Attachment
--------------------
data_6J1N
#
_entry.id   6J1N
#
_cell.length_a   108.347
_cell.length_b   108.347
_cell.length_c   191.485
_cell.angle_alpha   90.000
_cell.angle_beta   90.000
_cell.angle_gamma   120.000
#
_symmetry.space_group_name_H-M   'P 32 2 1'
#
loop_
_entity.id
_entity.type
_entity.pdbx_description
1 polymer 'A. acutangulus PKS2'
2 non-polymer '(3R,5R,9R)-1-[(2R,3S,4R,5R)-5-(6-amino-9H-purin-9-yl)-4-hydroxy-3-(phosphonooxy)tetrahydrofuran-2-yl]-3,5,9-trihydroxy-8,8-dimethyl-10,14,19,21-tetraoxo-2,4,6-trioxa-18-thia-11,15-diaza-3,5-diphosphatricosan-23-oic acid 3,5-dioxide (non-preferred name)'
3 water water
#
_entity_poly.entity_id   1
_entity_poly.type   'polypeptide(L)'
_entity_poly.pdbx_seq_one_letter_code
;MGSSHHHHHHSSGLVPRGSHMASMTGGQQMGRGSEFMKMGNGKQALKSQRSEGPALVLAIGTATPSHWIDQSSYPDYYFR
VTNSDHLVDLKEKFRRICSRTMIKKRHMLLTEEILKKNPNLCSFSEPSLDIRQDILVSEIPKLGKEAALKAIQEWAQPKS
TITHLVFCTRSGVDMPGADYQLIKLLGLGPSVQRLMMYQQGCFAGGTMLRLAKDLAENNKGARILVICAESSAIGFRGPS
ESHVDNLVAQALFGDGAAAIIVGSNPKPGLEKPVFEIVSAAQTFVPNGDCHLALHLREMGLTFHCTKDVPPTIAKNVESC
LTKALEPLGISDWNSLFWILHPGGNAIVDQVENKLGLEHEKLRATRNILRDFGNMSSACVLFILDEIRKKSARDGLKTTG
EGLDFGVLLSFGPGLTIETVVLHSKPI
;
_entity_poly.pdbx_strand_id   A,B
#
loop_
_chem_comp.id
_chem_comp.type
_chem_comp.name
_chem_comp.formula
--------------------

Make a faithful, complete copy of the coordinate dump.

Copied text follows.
data_6J1N
#
_entry.id   6J1N
#
_cell.length_a   108.347
_cell.length_b   108.347
_cell.length_c   191.485
_cell.angle_alpha   90.000
_cell.angle_beta   90.000
_cell.angle_gamma   120.000
#
_symmetry.space_group_name_H-M   'P 32 2 1'
#
loop_
_entity.id
_entity.type
_entity.pdbx_description
1 polymer 'A. acutangulus PKS2'
2 non-polymer '(3R,5R,9R)-1-[(2R,3S,4R,5R)-5-(6-amino-9H-purin-9-yl)-4-hydroxy-3-(phosphonooxy)tetrahydrofuran-2-yl]-3,5,9-trihydroxy-8,8-dimethyl-10,14,19,21-tetraoxo-2,4,6-trioxa-18-thia-11,15-diaza-3,5-diphosphatricosan-23-oic acid 3,5-dioxide (non-preferred name)'
3 water water
#
_entity_poly.entity_id   1
_entity_poly.type   'polypeptide(L)'
_entity_poly.pdbx_seq_one_letter_code
;MGSSHHHHHHSSGLVPRGSHMASMTGGQQMGRGSEFMKMGNGKQALKSQRSEGPALVLAIGTATPSHWIDQSSYPDYYFR
VTNSDHLVDLKEKFRRICSRTMIKKRHMLLTEEILKKNPNLCSFSEPSLDIRQDILVSEIPKLGKEAALKAIQEWAQPKS
TITHLVFCTRSGVDMPGADYQLIKLLGLGPSVQRLMMYQQGCFAGGTMLRLAKDLAENNKGARILVICAESSAIGFRGPS
ESHVDNLVAQALFGDGAAAIIVGSNPKPGLEKPVFEIVSAAQTFVPNGDCHLALHLREMGLTFHCTKDVPPTIAKNVESC
LTKALEPLGISDWNSLFWILHPGGNAIVDQVENKLGLEHEKLRATRNILRDFGNMSSACVLFILDEIRKKSARDGLKTTG
EGLDFGVLLSFGPGLTIETVVLHSKPI
;
_entity_poly.pdbx_strand_id   A,B
#
loop_
_chem_comp.id
_chem_comp.type
_chem_comp.name
_chem_comp.formula